The Republicans are making an issue out of a misguided directive that poll workers might want to prevent voters from wearing World Wrestling Entertainment garb when they're casting their ballots. I don't blame them.
But I don't understand why nobody's focusing on the larger issue: why do we allow election officials to prohibit political buttons and other paraphernalia at the polls at all?
The law in Connecticut says that "no person shall solicit in behalf of or in opposition to the candidacy of another or himself or in behalf of or in opposition to any question being submitted at the election or referendum, or loiter or peddle or offer any advertising matter, ballot or circular to another person within a radius of seventy-five feet of any outside entrance in use as an entry to any polling place or in any corridor, passageway or other approach leading from any such outside entrance to such polling place or in any room opening upon any such corridor, passageway or approach...."
But the law clearly flies in the face of the First Amendment's guarantee of free speech and the state's own Constitution, which proclaims that "every citizen may freely speak."
While few of us would want to be harassed by party workers as we cast our ballots, it's plain silly that supporters of Linda McMahon, for example, can't wear a shirt with her campaign logo on it when they go to vote. Who's harmed?
Moderators at every polling place already have the discretion to prevent people from causing any problems that might hinder the voting process. Heck, they can even throw out a too-pushy reporter if they must.
But since when is a political button or a leaflet in someone's hand or a Dan Malloy hat or a Ann Brickley t-shirt undermining anybody's ability to do anything?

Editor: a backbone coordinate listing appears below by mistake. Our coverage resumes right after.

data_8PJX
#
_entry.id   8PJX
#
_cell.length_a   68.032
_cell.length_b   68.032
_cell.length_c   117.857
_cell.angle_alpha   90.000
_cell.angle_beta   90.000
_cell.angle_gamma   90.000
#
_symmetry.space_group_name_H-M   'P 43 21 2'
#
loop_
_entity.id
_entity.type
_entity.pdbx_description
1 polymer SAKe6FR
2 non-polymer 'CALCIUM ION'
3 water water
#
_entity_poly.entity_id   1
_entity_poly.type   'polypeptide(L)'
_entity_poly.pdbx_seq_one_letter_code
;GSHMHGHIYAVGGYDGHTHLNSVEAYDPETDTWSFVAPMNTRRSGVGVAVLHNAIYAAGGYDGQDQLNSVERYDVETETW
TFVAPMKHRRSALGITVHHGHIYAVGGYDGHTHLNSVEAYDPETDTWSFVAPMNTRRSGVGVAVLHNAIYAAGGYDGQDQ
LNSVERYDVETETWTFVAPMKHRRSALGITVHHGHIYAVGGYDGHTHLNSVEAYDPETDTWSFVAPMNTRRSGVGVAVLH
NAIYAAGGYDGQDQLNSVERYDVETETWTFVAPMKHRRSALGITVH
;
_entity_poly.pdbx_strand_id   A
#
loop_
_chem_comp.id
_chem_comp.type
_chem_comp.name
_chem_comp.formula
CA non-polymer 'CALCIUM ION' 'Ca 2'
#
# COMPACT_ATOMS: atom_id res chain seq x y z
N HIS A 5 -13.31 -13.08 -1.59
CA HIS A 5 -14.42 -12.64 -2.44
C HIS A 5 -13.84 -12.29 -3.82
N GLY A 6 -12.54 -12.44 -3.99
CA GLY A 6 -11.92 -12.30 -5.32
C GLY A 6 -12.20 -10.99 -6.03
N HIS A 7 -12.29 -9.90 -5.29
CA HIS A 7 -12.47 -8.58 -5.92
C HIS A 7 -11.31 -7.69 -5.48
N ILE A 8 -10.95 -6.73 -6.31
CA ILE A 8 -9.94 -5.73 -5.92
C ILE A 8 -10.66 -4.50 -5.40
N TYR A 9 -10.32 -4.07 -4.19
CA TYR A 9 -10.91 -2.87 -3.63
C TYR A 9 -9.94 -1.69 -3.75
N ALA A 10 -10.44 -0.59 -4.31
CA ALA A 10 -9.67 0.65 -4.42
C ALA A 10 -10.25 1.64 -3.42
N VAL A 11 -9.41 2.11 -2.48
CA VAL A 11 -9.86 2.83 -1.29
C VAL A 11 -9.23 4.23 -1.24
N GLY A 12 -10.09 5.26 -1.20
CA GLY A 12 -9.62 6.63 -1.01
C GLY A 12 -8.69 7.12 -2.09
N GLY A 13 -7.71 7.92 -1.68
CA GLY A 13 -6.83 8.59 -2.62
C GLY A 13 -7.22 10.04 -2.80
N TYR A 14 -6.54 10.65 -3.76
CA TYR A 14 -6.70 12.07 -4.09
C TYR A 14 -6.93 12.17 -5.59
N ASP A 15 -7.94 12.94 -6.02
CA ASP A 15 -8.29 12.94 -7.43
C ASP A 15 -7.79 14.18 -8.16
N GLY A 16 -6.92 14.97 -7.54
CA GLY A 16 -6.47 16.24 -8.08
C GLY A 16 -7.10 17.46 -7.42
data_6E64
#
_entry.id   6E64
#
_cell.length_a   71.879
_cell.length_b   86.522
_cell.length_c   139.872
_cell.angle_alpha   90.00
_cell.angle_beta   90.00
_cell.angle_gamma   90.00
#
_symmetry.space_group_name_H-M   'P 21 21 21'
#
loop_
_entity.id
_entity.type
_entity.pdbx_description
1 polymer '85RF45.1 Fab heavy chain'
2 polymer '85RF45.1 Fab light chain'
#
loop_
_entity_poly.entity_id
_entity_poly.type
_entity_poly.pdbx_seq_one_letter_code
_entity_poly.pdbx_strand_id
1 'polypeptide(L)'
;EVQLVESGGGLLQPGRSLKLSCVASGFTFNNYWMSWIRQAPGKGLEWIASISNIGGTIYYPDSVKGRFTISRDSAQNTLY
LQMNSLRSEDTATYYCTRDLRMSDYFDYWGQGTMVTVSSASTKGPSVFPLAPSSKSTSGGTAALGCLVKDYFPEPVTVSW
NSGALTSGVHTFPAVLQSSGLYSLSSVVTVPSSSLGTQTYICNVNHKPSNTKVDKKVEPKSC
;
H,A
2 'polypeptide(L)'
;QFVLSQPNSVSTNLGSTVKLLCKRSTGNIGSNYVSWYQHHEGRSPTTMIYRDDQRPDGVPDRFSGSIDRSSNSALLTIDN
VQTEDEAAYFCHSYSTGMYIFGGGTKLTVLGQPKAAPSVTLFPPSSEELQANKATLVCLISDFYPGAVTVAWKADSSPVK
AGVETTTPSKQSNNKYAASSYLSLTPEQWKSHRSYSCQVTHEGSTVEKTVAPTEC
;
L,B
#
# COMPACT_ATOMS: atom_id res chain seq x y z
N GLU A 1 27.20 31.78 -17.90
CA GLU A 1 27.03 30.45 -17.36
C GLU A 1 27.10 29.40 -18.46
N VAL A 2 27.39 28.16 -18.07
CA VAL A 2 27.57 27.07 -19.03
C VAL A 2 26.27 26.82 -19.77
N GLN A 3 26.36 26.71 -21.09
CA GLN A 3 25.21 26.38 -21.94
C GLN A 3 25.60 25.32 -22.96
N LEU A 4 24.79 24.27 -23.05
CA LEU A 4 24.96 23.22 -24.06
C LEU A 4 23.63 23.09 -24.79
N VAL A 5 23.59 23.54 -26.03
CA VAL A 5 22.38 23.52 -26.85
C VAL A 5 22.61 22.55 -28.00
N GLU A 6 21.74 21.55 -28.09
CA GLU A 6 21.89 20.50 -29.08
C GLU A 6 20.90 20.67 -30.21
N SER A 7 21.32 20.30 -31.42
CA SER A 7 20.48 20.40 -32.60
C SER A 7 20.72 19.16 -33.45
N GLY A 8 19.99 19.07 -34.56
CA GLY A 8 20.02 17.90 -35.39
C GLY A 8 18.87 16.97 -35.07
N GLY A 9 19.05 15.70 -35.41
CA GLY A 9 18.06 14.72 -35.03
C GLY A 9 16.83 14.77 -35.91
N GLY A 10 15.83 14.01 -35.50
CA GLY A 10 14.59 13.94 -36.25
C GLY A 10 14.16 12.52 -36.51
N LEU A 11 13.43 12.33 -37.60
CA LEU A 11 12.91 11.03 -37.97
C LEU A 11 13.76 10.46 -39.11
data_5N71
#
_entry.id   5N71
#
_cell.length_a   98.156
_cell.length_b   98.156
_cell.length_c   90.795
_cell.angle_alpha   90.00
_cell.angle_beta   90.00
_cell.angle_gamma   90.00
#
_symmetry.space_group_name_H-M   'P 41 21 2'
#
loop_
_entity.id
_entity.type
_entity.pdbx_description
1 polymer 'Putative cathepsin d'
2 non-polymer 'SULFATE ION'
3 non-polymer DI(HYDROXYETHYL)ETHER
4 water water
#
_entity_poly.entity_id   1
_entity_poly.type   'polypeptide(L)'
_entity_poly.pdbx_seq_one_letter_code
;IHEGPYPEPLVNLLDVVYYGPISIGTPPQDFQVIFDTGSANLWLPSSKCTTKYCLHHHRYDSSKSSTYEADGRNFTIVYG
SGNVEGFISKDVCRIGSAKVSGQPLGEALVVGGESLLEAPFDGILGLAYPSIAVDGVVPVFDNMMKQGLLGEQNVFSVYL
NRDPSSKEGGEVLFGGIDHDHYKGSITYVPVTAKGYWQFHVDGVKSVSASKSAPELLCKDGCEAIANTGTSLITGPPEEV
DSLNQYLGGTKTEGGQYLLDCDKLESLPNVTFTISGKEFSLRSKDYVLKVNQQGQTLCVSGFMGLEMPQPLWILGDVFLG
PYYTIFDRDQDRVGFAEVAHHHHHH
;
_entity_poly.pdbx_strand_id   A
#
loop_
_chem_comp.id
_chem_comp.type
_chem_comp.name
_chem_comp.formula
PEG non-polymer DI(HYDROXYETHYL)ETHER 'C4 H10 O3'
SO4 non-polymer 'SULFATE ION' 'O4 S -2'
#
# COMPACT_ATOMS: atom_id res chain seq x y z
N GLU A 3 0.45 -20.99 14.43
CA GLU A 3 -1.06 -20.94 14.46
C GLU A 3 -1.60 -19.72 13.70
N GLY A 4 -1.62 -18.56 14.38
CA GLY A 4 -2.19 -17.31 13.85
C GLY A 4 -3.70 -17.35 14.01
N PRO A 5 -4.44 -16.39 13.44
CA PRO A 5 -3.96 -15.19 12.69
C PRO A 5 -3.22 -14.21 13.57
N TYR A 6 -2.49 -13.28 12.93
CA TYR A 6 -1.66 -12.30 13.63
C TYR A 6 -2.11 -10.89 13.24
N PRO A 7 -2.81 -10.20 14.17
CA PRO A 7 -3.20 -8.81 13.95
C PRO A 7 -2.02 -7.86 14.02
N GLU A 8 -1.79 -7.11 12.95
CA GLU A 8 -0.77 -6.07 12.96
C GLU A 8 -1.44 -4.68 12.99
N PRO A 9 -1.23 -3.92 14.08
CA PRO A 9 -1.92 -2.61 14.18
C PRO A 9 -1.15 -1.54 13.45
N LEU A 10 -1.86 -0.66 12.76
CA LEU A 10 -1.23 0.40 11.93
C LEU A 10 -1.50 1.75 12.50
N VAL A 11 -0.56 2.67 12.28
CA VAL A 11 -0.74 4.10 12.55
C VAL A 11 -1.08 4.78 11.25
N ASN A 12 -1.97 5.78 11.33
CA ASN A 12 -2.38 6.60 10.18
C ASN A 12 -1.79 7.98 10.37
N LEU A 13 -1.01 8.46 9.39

This law amounts to a dress code policy for voters. It's an absurdity that is patently unconstitutional and, even worse, just plain dumb.
In this country, we have faith in free speech. We shouldn't chuck it come Election Day.
Update: After reading the entire section of the code dealing with polling places, it's pretty clear to me the whole thing is ridiculous. Students are allowed to watch only between noon and 3 p.m. and only if no more than four of them are present. Children are only allowed to accompany a parent or guardian until they turn 16, then I guess they're not to be there, though even that's a little unclear. Violators face up to $50 fines and three months in prison. God forbid a fifth student comes down to watch! And why would we care if a 17-year-old watches his mom vote? I'm perplexed by the logic of all of this.
By the way, the only penalty in the statute for wearing political garb is to get booted from the polling place so don't worry about going to jail for three months if you decide you just can't take that John Larson t-shirt off before you go to vote.
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